JFW 3.31 has a special "Forms mode" exclusively for reading forms on the Web. Pressing Enter on part of the form, such as the place for entering text, begins the Forms mode. Field and form-element labels, except those of combo boxes, are generally read.

JFW has some advanced Web-reading features. There are hot keys to bring up a list of links on a Web page, to skip the navigation links and go to the start of the text, and to find the first edit box of a form. This last hot key, however, often failed to find input fields and should not be relied on to indicate the absence of forms on a page. The Find feature is a powerful tool for jumping directly to text of interest.

Tricks of the Trade

JFW has a number of advanced features that helped make some aspects of the database FileMaker Pro usable. JFW's frames, user-configurable rectangular regions of the screen, could be set up to read designated areas, such as the record number. For data entry screens in which the field and data area were on the same line, we created a script to move to the next field and read the line. Because FileMaker Pro and many other programs use nonstandard controls in some dialog boxes, JFW's feature allowing the reclassing of these controls was extremely useful. Although not a concept that beginners would be familiar with, advanced users can press a key combination to bring up a dialog box containing the name of the current control and a list of conventional controls. Selecting the most similar conventional control caused JFW to read the nonstandard control in an appropriate manner most of the time.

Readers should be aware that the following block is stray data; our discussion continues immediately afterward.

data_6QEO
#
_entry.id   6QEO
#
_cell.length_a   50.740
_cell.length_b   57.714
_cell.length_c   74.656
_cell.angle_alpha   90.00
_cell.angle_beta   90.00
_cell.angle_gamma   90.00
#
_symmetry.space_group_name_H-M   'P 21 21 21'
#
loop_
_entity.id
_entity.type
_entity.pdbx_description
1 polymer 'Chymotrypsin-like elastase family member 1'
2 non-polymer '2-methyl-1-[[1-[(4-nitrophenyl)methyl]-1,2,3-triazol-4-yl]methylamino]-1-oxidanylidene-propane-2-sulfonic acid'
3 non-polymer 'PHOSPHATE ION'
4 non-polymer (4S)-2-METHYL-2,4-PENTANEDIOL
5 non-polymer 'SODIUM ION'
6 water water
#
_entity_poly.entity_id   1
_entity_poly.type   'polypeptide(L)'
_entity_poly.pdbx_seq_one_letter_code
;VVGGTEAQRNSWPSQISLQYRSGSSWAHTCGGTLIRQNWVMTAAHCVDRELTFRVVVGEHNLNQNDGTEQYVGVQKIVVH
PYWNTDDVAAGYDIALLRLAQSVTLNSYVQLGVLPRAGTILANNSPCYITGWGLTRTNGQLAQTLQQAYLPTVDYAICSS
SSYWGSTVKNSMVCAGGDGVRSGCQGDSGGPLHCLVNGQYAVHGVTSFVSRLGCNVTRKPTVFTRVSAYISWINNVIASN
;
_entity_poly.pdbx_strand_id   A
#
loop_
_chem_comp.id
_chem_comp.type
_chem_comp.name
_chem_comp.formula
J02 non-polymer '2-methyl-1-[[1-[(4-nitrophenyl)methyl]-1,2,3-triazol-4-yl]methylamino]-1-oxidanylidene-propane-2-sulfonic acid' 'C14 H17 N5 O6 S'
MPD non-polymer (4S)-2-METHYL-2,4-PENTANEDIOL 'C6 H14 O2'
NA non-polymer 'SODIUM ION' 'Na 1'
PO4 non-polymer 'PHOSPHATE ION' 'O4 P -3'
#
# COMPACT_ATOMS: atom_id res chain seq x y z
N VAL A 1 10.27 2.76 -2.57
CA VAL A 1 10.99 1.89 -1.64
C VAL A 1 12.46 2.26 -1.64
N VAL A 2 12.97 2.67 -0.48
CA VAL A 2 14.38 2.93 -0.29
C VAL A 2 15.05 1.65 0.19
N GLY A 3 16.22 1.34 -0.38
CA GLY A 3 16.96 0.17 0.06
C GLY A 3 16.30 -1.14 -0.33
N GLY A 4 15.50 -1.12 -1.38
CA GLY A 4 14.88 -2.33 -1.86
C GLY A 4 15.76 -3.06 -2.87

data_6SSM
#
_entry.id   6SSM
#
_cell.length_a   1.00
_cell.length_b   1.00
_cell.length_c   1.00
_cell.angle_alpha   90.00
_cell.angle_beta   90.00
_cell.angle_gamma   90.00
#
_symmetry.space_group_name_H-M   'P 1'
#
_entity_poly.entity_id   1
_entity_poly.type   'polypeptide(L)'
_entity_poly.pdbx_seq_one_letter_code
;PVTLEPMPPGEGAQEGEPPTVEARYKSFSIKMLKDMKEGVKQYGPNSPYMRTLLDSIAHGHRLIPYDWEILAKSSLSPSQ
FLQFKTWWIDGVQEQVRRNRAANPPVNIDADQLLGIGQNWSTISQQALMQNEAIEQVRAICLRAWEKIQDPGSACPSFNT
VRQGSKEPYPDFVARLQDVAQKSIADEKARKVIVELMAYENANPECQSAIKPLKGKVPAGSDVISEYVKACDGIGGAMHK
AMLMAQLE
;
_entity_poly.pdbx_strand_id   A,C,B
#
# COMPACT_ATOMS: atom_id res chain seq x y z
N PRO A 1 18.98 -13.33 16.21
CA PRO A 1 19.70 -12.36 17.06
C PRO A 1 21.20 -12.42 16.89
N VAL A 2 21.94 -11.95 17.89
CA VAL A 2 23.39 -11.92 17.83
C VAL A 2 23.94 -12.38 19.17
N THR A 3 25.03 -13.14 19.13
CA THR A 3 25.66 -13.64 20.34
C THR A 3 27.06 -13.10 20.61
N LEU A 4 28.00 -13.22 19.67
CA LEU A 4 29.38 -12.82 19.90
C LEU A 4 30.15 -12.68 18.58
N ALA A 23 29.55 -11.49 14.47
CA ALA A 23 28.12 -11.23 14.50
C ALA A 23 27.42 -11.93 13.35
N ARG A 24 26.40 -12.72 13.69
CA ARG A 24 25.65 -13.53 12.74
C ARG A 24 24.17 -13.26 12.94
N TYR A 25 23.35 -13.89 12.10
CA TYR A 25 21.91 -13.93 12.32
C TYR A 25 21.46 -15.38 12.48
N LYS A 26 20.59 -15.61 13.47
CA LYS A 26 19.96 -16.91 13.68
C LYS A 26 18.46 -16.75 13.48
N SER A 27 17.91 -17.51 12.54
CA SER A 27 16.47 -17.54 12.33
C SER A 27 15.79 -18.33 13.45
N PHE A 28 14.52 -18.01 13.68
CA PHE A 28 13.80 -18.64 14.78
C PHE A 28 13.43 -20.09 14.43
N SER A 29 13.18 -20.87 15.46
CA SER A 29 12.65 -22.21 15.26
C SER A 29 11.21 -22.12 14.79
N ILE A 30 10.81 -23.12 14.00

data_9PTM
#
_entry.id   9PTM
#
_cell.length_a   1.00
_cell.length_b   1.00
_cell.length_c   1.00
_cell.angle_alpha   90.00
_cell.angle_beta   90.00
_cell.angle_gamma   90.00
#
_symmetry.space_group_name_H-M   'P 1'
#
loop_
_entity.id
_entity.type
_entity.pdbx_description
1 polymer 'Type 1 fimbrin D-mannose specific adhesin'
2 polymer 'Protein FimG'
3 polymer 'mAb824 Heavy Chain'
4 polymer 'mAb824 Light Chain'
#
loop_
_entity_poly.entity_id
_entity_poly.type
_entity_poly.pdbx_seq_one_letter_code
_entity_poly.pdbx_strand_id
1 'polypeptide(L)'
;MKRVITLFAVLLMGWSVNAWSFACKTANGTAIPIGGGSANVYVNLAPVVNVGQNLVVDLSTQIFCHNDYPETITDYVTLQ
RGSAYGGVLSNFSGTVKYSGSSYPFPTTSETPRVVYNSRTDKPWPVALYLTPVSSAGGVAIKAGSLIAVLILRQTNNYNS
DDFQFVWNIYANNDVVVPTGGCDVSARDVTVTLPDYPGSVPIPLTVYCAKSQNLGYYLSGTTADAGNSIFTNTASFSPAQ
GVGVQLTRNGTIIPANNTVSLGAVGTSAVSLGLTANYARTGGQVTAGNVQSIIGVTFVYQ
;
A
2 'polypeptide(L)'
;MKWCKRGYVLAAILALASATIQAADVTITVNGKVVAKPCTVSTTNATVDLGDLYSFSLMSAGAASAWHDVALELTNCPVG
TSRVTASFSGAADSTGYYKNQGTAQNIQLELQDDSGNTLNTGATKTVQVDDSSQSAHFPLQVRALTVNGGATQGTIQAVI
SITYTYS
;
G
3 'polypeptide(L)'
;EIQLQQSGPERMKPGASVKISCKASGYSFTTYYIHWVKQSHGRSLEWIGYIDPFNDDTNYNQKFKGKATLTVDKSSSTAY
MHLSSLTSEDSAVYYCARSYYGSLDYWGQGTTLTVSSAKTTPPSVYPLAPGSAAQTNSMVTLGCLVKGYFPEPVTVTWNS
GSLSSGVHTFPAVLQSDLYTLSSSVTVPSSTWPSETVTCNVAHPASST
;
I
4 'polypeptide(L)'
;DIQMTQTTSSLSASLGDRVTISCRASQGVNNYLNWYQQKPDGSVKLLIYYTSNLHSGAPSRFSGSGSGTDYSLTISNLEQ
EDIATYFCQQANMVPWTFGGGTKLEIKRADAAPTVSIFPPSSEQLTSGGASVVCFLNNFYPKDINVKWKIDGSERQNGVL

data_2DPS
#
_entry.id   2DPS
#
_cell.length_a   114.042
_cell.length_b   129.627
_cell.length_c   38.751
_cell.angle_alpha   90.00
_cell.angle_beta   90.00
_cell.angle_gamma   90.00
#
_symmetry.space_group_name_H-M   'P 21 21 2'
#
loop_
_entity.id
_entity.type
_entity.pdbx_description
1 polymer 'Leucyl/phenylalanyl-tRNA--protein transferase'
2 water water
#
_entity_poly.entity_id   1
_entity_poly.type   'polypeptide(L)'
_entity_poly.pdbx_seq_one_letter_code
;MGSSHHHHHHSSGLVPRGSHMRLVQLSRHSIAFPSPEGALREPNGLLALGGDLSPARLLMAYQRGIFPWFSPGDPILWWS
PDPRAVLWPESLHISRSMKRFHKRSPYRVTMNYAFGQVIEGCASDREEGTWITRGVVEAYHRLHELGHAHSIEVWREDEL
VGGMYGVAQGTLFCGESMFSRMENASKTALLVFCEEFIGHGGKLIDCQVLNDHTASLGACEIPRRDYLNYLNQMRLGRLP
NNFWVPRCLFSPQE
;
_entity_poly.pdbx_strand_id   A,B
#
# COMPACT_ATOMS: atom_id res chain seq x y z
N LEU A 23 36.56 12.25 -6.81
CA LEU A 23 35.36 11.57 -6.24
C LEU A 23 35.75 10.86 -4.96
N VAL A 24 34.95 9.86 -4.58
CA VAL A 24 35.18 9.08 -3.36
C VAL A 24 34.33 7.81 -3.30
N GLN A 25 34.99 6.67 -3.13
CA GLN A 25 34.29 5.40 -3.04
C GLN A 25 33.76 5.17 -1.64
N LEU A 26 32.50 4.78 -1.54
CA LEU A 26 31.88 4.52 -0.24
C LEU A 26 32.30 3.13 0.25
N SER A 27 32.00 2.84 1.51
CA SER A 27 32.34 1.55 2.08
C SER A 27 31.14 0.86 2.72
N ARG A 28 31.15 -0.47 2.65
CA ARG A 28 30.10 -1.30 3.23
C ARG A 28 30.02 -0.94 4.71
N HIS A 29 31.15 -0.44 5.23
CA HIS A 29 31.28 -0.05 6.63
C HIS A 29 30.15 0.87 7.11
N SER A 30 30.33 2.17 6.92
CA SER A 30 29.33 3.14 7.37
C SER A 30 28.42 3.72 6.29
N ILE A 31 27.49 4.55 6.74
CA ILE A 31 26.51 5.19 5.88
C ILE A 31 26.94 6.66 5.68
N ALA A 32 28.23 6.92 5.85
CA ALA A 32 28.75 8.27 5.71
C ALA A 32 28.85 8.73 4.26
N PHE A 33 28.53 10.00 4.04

JFW has a number of powerful features that improve the usability of the computer overall. These include the ability to access the system tray (the group of icons displayed under the task bar for which Windows provides no keyboard access); automatically label graphics with tool tips when available; read mixed-case words as two or more words—a feature that is useful for programmers who use languages in which it is common practice to use two words joined into one command; switch the order of the reading of control types and control names (from "OK button" to "Button OK," for example); and read the status line, even in applications for which no JFW scripts exist.

How To Make It Better

Although JFW's script language, which resembles a programming language, can be used to customize new programs for which prewritten scripts are not provided, writing scripts is beyond the ability of the average user. Performance can also be improved by temporarily setting the Screen Echo function to "All,"so all changes on the screen will be spoken, which can help users learn unfamiliar programs. Eliminating the creation of multiple JFW directories during installation, copy protection, and video card conflicts would enhance JFW's usability.